5 benefits of flossing regularly
A moderate amount of research suggests that flossing can help prevent tooth decay, cavities, and gum disease. It could also help prevent bad breath and heart problems.
As much as we wish this was about the dance craze of 2017, it’s not that type of floss. We are talking about the original type – for your teeth.
Yes, there has been a lot of debate in recent years about the general effectiveness of flossing for overall dental health. And let’s face it: if we don’t have to do something, we probably won’t do it as often. Should we then throw this activity in the trash?
Of course, if you ask a dentist, based on anecdotal evidence only, they will tell you to keep going. So we fought tooth and nail to get to the root of the research and uncover the real benefits of flossing (#SorryNotSorry for puns 🦷).
1. Reduces plaque
Plaque is a translucent, sticky film that builds up on your teeth and gums. When you eat starchy or sugary foods and drinks, bacteria in your mouth release acids to break down carbohydrates. If you don’t brush or floss your teeth, the bacteria, acids, and carbohydrates continue to do their job, eventually leaving behind a filmic residue.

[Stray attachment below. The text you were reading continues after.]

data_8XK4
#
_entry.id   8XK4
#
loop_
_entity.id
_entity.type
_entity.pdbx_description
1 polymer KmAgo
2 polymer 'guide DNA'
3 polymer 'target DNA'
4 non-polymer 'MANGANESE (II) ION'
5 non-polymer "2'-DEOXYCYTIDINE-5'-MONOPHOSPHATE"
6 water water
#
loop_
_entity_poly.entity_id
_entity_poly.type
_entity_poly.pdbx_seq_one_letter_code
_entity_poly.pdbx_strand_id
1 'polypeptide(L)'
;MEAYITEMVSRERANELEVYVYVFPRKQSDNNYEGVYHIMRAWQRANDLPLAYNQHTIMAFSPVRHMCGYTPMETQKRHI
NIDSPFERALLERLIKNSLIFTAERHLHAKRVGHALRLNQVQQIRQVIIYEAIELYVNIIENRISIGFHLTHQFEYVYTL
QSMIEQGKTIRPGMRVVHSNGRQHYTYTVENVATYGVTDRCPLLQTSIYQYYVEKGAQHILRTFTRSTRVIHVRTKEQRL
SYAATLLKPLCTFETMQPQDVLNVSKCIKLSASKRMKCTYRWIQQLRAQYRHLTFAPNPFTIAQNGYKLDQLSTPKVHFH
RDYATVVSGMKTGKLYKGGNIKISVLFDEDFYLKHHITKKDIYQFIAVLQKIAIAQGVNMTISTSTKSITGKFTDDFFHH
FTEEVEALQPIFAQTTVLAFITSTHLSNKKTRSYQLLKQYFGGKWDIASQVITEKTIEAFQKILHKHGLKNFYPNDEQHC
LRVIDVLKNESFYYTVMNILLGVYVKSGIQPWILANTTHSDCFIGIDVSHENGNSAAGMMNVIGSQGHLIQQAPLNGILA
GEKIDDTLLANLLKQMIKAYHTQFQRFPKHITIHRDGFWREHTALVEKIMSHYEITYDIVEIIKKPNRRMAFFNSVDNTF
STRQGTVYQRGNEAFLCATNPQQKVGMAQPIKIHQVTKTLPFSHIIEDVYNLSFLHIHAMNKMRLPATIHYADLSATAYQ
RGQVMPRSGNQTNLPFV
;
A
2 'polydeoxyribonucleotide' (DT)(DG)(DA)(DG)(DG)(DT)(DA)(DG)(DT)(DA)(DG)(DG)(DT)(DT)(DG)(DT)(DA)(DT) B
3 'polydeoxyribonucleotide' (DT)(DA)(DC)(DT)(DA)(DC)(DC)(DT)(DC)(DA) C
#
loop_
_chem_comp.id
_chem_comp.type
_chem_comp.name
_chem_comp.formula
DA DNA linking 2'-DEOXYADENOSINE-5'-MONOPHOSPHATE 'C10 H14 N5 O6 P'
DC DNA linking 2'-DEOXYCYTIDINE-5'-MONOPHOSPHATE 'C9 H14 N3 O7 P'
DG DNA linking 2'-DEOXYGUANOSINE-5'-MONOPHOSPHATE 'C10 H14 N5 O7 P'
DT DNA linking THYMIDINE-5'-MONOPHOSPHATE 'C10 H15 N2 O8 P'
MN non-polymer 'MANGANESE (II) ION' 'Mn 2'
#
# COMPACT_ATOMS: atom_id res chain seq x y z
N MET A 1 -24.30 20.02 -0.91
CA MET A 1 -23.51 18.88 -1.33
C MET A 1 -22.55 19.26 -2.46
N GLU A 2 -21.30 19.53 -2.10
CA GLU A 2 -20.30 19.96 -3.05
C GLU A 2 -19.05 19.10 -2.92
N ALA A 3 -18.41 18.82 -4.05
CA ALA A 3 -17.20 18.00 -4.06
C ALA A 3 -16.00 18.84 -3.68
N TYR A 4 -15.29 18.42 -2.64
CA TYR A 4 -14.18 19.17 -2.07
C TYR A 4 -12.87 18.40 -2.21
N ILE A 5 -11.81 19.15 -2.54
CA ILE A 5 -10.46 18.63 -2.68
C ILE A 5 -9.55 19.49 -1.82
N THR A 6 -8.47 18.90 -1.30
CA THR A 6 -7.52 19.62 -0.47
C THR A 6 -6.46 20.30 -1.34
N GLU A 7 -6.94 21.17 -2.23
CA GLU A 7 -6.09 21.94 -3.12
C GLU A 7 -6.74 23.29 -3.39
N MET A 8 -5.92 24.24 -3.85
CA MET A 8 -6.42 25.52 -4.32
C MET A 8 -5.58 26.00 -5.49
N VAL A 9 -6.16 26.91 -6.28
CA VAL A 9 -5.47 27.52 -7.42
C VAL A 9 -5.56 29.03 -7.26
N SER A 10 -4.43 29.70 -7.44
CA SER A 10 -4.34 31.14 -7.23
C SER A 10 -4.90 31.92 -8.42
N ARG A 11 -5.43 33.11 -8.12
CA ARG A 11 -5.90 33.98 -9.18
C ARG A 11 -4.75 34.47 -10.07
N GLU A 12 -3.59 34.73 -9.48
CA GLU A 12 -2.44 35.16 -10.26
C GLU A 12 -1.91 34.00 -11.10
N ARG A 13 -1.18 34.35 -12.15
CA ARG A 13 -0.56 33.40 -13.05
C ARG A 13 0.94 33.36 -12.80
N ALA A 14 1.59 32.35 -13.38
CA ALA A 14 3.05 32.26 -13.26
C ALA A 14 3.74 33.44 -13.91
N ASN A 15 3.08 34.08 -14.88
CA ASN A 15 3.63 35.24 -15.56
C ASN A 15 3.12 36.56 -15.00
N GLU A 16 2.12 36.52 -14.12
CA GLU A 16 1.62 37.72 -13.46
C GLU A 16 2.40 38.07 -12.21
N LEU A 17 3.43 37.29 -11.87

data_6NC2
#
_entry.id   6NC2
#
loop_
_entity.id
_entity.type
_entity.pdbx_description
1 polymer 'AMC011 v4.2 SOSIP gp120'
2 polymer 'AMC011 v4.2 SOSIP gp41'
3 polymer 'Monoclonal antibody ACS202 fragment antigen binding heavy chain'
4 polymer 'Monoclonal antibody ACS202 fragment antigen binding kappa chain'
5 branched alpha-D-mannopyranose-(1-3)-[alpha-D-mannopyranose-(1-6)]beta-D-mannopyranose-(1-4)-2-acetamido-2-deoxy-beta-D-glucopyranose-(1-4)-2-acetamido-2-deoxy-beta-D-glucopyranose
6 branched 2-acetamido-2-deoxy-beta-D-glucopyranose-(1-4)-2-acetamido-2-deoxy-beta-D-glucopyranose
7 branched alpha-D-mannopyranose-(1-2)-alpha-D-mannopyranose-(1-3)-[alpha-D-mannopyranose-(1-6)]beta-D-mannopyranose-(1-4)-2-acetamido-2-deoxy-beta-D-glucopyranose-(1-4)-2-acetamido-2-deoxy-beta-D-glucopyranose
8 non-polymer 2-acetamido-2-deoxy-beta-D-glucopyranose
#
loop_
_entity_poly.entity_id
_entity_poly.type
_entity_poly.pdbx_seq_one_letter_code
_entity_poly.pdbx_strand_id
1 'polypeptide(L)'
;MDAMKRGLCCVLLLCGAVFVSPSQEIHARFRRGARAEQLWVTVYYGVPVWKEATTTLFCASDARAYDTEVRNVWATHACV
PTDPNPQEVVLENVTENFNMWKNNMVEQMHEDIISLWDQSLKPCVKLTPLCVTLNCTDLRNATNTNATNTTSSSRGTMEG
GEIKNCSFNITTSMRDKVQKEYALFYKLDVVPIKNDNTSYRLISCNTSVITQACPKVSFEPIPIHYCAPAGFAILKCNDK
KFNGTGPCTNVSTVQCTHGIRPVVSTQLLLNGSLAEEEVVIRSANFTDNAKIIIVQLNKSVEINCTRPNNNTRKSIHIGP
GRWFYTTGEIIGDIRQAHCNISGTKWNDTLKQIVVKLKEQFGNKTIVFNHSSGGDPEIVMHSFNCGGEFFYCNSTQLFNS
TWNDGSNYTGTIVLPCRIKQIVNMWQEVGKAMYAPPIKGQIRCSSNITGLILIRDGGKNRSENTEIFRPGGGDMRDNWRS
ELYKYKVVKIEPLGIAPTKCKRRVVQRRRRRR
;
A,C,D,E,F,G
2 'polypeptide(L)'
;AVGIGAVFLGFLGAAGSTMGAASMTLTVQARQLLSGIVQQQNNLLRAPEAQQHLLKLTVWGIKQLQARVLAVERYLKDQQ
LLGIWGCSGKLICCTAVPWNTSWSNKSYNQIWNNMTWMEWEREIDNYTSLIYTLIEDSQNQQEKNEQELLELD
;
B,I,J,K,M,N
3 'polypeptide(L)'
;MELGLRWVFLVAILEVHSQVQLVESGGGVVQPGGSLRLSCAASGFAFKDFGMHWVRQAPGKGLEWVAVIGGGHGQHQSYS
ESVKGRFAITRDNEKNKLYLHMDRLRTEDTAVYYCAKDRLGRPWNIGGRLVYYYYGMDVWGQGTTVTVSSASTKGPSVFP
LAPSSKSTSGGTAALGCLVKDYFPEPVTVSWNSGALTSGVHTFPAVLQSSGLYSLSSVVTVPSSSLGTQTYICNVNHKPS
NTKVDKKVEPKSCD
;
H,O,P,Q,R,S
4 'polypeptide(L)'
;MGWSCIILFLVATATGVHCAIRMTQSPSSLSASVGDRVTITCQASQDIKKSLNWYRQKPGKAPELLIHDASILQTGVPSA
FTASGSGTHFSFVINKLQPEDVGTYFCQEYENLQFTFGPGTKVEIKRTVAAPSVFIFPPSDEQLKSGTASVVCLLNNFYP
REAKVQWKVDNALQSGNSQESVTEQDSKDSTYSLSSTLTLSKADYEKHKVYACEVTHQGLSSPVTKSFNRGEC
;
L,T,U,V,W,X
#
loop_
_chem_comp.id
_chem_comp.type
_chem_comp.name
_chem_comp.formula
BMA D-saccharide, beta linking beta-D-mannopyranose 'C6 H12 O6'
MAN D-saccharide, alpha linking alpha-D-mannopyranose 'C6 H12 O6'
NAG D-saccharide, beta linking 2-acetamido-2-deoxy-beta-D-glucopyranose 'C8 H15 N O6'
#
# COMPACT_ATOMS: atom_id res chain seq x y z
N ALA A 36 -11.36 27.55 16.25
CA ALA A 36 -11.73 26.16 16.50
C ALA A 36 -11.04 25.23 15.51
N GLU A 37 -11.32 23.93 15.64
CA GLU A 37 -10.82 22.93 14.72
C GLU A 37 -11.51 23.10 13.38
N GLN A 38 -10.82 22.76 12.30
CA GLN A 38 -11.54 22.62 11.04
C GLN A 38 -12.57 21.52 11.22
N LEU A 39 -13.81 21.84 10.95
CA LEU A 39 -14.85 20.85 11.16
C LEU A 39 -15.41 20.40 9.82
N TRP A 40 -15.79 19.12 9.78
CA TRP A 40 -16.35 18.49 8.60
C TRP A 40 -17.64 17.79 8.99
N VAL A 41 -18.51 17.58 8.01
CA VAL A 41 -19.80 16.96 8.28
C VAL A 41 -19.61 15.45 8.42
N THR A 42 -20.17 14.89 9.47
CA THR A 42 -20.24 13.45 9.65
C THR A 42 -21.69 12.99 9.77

The plaque can then release even more acids which damage your tooth enamel and eventually cause cavities (i.e. holes in the teeth).
If you don’t go to town to clean your mouth, plaque can also harden into tartar, which builds up along the gum line. According to American Dental Association (ADA)as tartar develops, your risk of getting gum disease also increases.
Even if you think the research is suspect, it makes sense that brushing and flossing will help remove this buildup. And, along with interdental cleaners (tools that clean between your teeth) and special tools available to your dentist, these are the best methods we have for getting rid of them.
2. Reduces Cavity Risk
From a simple cause and effect perspective, the more plaque you have, the higher your risk of cavities. And so far the ADA agrees that the best way to remove this plaque from your teeth and gums is through brushing, flossing and interdental appliances.
Flossing between your teeth can remove hidden food particles and plaque buildup that your toothbrush can’t reach, reducing your risk of cavities. While we need more research to know *exactly* how effective flossing is, it looks pretty promising so far.
3. May Help Prevent Gum Disease
Eventually, dental caries can also lead to sore and bleeding gums; pain when chewing; and even tooth loss – all hallmarks of gum disease.
According to Centers for Disease Control and Prevention (CDC), nearly 50% of people over the age of 30 in the United States have some form of gum disease, aka periodontal disease. (yuck!)
In a study 2017 In nearly 9,700 adults, the researchers concluded that flossing is associated with a “modestly lower prevalence” of periodontitis, the most severe form of gum disease. Those who flossed at least once a week had a 17% lower risk of periodontitis than those who flossed less often.